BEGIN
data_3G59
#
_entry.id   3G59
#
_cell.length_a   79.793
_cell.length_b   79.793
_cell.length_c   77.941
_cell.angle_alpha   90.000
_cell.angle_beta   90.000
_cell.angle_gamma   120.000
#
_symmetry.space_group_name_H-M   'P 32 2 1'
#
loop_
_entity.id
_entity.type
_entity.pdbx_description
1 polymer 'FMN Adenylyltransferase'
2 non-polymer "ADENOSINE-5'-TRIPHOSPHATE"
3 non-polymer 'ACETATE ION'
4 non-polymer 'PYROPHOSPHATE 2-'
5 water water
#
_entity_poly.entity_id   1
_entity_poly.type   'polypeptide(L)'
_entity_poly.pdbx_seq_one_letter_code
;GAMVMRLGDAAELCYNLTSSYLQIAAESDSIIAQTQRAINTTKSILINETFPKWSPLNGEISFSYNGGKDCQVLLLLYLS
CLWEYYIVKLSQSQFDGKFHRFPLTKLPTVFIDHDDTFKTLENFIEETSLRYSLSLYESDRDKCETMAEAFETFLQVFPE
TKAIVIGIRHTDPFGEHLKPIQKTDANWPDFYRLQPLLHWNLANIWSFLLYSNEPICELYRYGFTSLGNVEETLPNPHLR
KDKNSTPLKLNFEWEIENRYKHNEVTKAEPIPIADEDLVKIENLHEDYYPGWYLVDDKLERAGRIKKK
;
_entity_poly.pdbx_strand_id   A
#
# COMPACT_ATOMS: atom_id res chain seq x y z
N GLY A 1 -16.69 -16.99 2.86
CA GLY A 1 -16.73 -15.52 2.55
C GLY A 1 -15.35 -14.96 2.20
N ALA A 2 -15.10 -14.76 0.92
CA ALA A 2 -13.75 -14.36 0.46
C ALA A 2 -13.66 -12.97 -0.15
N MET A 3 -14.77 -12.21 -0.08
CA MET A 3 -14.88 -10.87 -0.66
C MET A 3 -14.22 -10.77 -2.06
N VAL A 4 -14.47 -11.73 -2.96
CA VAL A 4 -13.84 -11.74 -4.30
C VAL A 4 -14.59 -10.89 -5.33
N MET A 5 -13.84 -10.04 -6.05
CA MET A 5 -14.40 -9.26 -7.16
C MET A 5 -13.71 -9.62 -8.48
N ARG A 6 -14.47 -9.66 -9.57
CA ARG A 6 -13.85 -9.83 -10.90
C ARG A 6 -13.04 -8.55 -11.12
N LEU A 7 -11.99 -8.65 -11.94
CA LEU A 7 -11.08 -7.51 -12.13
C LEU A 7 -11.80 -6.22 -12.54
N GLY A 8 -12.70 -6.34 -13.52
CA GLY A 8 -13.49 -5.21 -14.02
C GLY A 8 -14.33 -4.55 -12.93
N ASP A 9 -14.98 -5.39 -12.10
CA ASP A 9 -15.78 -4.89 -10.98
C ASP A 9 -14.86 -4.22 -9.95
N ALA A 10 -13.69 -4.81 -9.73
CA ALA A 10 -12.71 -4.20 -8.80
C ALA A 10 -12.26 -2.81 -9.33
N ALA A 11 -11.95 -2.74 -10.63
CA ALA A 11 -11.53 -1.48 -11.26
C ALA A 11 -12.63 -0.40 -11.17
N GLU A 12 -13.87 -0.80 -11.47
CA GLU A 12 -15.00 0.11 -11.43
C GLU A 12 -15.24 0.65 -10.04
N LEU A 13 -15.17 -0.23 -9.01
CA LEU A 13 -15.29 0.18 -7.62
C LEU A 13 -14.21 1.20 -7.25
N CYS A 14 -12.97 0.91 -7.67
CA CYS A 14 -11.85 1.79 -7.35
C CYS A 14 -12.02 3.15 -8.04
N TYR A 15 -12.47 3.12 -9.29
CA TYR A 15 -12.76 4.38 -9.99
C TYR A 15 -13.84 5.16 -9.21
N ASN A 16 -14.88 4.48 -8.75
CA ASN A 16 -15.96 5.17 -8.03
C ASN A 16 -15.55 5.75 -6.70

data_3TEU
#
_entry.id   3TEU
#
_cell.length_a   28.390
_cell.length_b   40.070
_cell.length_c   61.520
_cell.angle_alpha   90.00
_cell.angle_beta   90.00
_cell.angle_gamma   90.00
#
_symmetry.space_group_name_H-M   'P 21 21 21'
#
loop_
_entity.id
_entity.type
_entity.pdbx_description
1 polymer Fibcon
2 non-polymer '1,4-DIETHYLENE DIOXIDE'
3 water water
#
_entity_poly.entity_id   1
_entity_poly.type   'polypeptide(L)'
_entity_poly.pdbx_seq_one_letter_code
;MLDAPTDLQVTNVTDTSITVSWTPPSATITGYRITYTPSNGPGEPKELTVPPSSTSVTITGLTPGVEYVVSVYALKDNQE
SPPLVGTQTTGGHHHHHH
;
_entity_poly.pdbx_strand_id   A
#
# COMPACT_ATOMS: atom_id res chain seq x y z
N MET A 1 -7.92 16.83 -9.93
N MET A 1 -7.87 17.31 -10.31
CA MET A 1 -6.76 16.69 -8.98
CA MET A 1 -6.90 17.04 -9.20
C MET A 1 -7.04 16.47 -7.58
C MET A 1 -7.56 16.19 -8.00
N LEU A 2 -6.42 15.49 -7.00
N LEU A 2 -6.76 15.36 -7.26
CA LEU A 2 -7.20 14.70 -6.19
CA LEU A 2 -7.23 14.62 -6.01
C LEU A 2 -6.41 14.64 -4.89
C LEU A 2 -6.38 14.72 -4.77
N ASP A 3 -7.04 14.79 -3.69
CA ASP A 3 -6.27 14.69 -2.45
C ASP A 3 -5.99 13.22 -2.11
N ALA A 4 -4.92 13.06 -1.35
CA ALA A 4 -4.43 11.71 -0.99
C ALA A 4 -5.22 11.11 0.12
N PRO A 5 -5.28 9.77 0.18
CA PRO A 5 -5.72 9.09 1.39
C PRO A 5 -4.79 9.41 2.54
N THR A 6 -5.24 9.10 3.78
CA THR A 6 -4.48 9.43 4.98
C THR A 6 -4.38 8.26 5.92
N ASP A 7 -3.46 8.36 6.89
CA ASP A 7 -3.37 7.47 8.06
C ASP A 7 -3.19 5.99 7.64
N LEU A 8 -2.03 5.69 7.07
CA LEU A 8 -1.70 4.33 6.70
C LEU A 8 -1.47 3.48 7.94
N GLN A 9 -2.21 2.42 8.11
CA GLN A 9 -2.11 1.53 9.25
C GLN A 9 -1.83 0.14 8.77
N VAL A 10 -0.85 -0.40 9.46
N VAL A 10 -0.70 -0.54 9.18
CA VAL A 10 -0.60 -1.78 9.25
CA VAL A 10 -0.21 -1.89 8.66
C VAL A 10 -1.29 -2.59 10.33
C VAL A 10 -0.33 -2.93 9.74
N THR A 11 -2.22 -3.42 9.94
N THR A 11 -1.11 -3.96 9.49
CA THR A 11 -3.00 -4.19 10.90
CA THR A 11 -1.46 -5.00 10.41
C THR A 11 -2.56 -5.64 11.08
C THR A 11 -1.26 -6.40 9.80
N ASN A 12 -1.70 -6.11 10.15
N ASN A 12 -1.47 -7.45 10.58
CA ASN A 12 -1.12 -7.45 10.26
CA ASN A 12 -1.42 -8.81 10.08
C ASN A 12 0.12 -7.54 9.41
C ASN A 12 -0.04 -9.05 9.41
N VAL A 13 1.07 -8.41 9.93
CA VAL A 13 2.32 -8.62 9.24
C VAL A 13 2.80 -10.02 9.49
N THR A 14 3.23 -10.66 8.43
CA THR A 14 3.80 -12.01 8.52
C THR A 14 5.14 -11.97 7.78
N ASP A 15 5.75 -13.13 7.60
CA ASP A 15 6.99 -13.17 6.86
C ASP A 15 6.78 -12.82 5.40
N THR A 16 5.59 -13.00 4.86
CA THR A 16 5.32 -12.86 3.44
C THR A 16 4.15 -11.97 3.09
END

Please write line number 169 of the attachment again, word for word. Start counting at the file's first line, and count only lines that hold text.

C THR A 14 5.14 -11.97 7.78